Link layer protocol (Ethernet) incapsulates network layer datagram in a frame. It than uses some of the data it gets from other protocols (ARP) to populate the link layer protocol header with correct destination address (MAC address).

Described process is typically done by OS implementation (such as Unix sockets) and NIC drivers.

  1. Because on the server end the above described procedure is reversed. Application does not only receive the application data from underlying layers, but also some of the additional information, such as source IP address and source port.

Please note that OS TCP/IP implementation and NIC drivers do not alter the application payload. Therefore they do not populate X-Forwarded-For HTTP header with any kind of data. IP address data is passed along the payload. In your case this was done by a Proxy between the client and the server. As the proxy is seen as a source IP address in network layer, proxy ensured the original source IP address is passed to the server in the application data payload.

  1. As you can see above, TCP/IP layer implementation is not as clean as in ISO/OSI theory - applications do need to be aware of some of the data that in theory should be contained in the lower layers. This is why applications need to be rewritten to support IPv6 (even though this is supposed to be a transparent network layer transport change, that does not affect application layer).
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I think you're not understanding that the DNS query and the HTTP request are different packets and thats whats confusing you.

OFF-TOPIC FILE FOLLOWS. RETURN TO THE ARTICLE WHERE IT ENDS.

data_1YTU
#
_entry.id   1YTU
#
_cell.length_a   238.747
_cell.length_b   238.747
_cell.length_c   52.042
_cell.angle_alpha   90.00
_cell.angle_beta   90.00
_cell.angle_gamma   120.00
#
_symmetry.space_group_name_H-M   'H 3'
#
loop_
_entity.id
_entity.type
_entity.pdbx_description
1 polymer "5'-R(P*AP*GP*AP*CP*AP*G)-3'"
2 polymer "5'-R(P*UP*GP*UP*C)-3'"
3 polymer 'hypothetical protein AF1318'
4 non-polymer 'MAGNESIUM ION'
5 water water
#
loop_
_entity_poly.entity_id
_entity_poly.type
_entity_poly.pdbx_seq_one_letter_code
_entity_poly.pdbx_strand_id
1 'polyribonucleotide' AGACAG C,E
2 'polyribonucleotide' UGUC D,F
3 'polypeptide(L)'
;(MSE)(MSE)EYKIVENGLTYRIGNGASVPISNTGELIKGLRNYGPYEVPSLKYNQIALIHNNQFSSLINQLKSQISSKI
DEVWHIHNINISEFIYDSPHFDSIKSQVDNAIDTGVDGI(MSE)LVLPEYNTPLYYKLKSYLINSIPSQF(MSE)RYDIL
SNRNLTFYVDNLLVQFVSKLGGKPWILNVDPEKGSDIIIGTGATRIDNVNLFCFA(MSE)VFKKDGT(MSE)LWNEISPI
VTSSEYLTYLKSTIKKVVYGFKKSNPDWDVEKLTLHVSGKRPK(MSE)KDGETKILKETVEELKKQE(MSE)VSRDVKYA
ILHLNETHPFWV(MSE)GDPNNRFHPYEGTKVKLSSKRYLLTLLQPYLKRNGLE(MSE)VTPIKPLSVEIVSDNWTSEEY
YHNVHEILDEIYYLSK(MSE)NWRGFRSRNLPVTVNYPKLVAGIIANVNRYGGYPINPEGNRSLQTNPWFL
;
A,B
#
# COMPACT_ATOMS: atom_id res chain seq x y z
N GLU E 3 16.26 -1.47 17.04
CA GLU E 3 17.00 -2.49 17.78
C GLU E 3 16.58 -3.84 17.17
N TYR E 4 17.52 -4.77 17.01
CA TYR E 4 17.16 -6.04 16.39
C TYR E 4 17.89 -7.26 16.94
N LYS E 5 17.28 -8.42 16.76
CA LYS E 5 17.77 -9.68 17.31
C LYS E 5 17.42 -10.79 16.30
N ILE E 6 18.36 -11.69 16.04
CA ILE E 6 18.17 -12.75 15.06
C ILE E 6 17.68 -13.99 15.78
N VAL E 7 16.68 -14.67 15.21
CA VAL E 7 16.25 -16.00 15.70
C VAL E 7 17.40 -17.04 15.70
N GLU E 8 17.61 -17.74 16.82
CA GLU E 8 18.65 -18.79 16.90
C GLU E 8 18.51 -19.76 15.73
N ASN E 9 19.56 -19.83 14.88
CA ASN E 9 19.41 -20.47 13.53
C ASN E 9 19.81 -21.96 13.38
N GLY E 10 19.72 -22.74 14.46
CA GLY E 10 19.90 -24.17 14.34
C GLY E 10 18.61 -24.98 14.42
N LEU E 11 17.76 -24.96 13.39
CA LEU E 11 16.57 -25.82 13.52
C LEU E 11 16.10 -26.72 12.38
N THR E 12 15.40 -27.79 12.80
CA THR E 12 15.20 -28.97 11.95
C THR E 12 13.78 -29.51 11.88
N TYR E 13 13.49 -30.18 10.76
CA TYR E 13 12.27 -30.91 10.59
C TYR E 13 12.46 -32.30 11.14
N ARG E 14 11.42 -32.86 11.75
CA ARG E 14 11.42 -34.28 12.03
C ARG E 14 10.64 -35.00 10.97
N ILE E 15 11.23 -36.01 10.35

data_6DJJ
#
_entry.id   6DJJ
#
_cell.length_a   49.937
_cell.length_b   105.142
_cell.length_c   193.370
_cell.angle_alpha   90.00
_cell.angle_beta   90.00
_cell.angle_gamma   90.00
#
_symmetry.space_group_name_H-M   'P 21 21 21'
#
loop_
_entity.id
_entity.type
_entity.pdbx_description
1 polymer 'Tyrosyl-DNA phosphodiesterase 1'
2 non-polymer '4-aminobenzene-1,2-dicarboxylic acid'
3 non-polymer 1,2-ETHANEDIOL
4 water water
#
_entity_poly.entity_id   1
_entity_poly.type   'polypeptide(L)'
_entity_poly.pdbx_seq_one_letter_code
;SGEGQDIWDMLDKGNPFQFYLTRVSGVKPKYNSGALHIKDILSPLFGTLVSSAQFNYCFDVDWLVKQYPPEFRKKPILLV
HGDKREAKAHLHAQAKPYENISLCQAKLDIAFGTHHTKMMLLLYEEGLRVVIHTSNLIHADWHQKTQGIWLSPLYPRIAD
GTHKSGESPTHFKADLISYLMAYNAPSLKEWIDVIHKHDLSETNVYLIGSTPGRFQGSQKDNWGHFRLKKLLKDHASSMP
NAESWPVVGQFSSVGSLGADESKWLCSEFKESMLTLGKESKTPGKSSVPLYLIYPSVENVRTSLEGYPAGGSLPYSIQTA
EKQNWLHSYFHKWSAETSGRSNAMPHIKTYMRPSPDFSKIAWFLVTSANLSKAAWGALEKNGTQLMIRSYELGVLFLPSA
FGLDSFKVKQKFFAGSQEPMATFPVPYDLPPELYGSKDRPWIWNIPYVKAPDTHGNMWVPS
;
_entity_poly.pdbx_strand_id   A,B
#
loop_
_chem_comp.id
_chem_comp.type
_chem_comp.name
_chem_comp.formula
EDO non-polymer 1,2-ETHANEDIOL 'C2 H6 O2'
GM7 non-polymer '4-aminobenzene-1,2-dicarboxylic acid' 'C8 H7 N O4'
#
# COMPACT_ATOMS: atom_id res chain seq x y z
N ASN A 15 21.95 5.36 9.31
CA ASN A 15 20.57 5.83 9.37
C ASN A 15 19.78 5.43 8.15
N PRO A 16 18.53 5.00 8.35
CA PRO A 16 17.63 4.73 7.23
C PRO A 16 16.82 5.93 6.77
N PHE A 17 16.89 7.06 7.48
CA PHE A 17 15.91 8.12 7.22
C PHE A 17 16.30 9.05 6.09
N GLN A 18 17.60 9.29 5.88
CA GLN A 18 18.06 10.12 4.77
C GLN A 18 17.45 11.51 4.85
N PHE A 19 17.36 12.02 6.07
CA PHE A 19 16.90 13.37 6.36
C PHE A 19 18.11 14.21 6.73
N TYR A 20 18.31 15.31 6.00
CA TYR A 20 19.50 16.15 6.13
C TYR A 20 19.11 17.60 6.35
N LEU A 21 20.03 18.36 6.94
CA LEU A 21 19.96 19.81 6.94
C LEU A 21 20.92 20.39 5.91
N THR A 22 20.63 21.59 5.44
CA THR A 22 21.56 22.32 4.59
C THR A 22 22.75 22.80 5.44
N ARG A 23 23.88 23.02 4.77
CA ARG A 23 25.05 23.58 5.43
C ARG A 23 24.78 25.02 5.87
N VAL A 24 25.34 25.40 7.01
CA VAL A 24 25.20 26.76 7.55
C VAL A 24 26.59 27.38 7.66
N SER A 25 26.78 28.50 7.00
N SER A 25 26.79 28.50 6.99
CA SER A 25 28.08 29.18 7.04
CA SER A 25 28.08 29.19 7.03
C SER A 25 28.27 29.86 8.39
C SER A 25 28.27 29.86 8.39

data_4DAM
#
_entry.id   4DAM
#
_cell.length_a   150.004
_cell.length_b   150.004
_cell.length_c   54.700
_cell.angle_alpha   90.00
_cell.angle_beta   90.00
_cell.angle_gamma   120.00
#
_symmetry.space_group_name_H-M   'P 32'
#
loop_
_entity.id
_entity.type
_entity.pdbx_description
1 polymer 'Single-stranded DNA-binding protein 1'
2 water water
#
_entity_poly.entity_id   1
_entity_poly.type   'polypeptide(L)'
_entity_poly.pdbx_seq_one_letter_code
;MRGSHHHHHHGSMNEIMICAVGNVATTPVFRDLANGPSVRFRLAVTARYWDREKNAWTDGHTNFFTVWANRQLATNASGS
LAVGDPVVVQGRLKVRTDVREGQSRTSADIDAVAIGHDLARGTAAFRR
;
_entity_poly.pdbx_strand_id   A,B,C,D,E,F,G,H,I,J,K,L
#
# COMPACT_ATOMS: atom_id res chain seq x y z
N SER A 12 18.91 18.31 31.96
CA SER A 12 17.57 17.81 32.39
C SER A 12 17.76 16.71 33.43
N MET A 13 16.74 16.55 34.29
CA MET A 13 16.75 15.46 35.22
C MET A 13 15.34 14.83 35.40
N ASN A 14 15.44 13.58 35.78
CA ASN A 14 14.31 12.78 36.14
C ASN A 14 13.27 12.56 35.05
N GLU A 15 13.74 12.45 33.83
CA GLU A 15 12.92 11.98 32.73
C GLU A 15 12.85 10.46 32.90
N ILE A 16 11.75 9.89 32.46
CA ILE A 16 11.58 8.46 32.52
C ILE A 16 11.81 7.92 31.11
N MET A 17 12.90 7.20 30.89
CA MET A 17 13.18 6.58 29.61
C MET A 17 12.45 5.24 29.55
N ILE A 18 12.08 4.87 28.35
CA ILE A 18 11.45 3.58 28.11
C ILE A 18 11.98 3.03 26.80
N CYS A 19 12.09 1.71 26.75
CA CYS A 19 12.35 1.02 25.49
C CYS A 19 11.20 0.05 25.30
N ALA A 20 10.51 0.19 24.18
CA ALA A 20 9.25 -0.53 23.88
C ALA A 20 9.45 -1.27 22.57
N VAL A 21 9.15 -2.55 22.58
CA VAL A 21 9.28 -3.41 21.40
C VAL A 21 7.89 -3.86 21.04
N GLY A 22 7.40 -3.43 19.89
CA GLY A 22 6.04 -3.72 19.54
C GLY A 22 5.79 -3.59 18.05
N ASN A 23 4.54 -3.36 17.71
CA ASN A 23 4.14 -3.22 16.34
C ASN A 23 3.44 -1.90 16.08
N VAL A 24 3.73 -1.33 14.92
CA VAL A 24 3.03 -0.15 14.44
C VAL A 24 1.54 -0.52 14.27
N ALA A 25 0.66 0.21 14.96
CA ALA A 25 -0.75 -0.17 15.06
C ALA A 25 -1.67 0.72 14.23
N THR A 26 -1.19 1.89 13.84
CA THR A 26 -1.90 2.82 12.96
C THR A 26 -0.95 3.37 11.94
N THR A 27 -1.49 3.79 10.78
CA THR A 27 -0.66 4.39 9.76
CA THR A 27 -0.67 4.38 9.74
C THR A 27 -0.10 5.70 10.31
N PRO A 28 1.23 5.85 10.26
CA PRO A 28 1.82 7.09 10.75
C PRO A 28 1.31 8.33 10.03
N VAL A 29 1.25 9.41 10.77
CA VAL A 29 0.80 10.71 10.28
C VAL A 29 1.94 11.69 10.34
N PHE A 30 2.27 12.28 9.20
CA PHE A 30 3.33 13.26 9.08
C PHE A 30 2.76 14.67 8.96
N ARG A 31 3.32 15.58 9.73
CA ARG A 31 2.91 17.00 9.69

If you try to visit www.cool-site.com and you do not know its IP address then DNS happens first. The DNS process follows the whole encapsulation/decapsulation process like any other packet would.

Your machine will realise it does not have an IP for www.cool-site.com. Your machine will build a DNS query and send it to the DNS servers you have specified (statically or ones it obtained via DHCP). Assuming the DNS server knows the address it will respond back to you with a DNS response containing the domain name and the IP address. Now the machine knows the IP address it can build a new packet for a HTTP request and put the IP address as the destination IP in the packet.

The server knows where to respond because in the HTTP request packet there is a source and destination IP within the IP header (like all packets). The server will respond and put its own IP as the source and use the source IP in the previous packet as the destination.

How exactly the packet is built in regards to grabbing the IP that was received from the DNS query and putting that in to a packets destination IP field I'm not clear on. The operating systems network stack obviously handles this but I can't give more information than that because I'm not sure on the whole process. Maybe someone can comment with some extra information.

  • Can I at least have an explanation for the downvote? My answer may/may not answer the question the way the author intended, but just upvote/accept the answer that does rather than downvote everyone else. The information in my answer is not incorrect and is still supplemental information to anyone who may find this topic on google. – Mark Aug 1 '16 at 13:15
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Simplified:

  1. The application opens a TCP connection using a socket call. One of the arguments to this call is a pointer to a socket descriptor structure. The socket descriptor is partially poulated by the client application (including the server IP address) before the connection is made. The structure is available to the application and to the IP stack (software) within the OS.

  2. The server also has a socket structure associated with its listening socket. The IP stack populates the source IP address and port when the connection is established. The application can read values from the socket structure.